National Conference on Public Employee Retirement Systems

The Voice for Public Pensions


Pensions Remain a Powerful Recruitment and Retention Tool, But Communication is Key

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  • On: 06/03/2024 10:20:12
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Workers are seeking out roles that provide pensions (and are staying in their roles because of them), but the lack of understanding around retirement planning means that employers risk losing talent if workers don't understand the full value of the compensation and benefits packages.
By: Hank Kim, Executive Director & Counsel, NCPERS
While some may argue that pensions are no longer a relevant tool for recruitment and retention, the historical data and broader research show otherwise. However, as financial literacy has become a significant challenge in the United States, it is critical that employers provide the necessary education around these benefits in order to maximize their potential as a ‘secret weapon' in the battle for talent.
As pensions have become less common in the private sector, they have increasingly become a highly coveted benefit for current and prospective public servants. A 2020 study from the National Institute on Retirement Security examined millennial state and local government employees' views on their compensation and benefits. They found that 74 percent of millennials pursued their role in the public sector because the employer offered a pension, and 84 percent remain in their current positions because of this benefit.
The same study found that 71 percent of millennials would be more likely to leave their jobs in the public sector if their pensions were cut. This has proven to be true in cities and states that have cut pensions in favor of 401(k)-style defined contribution plans, as public sector workers have left in droves.
Since Alaska closed its two statewide pension plans in 2005, it has experienced crisis-levels of public sector worker shortages. Since the switch, the state has seen the number of workers participating in the defined contribution plans quit at 4.5-4.7 times the rate of employees in the defined benefit plans. It's gotten so dire that one borough voted this year to arm its residents because Alaska State Troopers cannot recruit enough staff, despite offering sign-on bonuses. The state has incurred significant costs in attempts to recruit workers, and policymakers pushed to reopen the plans this year. While the effort to bring back pensions fell short this year, it's significant that this was the first time a bill to restore a defined benefit pension for all public employees passed one of the two legislative chambers since the plans were closed. It paves the way for further action in 2025 legislative cycle.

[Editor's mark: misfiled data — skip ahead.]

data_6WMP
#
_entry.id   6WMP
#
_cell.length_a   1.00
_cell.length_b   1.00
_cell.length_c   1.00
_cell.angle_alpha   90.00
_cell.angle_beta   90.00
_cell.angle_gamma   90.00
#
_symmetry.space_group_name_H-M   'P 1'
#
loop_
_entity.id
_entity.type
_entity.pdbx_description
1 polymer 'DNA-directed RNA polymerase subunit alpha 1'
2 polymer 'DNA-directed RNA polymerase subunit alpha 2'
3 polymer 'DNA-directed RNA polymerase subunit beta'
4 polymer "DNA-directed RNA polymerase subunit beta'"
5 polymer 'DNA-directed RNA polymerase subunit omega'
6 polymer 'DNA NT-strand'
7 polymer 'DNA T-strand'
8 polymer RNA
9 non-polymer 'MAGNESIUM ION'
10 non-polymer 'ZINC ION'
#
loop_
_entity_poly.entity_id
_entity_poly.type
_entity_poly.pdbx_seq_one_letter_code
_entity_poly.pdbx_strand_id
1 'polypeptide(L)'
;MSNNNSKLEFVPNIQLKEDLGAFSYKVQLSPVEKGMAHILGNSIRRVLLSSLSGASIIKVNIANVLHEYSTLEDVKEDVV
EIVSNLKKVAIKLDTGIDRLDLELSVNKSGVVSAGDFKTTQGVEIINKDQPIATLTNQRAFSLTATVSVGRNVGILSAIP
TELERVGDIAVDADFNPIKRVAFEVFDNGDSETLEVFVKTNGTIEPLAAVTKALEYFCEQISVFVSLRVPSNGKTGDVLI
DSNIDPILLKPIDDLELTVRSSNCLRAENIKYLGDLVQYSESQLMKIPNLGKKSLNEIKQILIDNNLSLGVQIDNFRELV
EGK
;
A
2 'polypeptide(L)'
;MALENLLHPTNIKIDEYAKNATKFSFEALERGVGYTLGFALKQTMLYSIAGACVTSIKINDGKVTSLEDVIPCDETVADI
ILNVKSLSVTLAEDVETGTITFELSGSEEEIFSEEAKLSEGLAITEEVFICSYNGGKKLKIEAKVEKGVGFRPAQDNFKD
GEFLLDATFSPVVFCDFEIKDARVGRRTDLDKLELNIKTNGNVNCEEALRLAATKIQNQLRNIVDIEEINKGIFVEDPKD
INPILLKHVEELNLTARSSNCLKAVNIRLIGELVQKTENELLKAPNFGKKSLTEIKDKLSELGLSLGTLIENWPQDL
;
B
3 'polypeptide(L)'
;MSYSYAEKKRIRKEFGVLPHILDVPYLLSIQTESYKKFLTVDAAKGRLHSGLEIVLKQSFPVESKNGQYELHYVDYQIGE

Employee turnover itself is expensive, with the annual costs to U.S. businesses estimated at $1 trillion annually. At the same time, pensions are surprisingly cost-effective because of economies of scale and risk pooling. In fact, pensions provide twice as much benefit than defined contribution plans at the same cost to taxpayers.
We've seen growing support and interest in pensions in recent years, so employers offering these highly sought after benefits should have leg up with job seekers. But—as fewer Americans live in households with access to pensions—it becomes even more critical that employers are providing the necessary education around these benefits to maximize their full potential as successful tools for recruitment and retention.
In the under-35 demographic of the public sector, recent data from MissionSquare found that 1 in 5 employees did not know whether they were participating in a defined benefit or defined contribution plan. But it's not just younger generations struggling with financial literacy, despite the increasing anxiety most are experiencing around their ability to enjoy a secure retirement. Across generations, nearly half of Americans do not know what a 401(k) is.
Workers are seeking out roles that provide pensions (and are staying in their roles because of them), but the lack of understanding around retirement planning means that employers risk losing talent if workers don't understand the full value of the compensation and benefits packages. There needs to be a concerted effort to rethink how to communicate about these resources and provide employees with the education needed to plan for their futures.
It's clear that benefits matter to workers, playing a key role in recruitment and retention. A recent survey of U.S. workers found that 70 percent of respondents would leave their current role for better benefits, with younger workers expressing the greatest willingness to jump ship. But in order to maximize the impact of offering a highly competitive benefit—like a pension—employers need to rethink how to effectively communicate with and educate workers today.
NCPERS offers several resources to its members to help public pensions optimize their communications with stakeholders. We host recurring virtual roundtable meetings to bring together public pension staff to ask questions, share ideas, and learn best practices. Learn more about our Communications, Member Services, Human Resources, CEO, and CIO Roundtables here, and please don't hesitate to reach out to to find out how we can assist your fund with its communications and recruitment endeavors.


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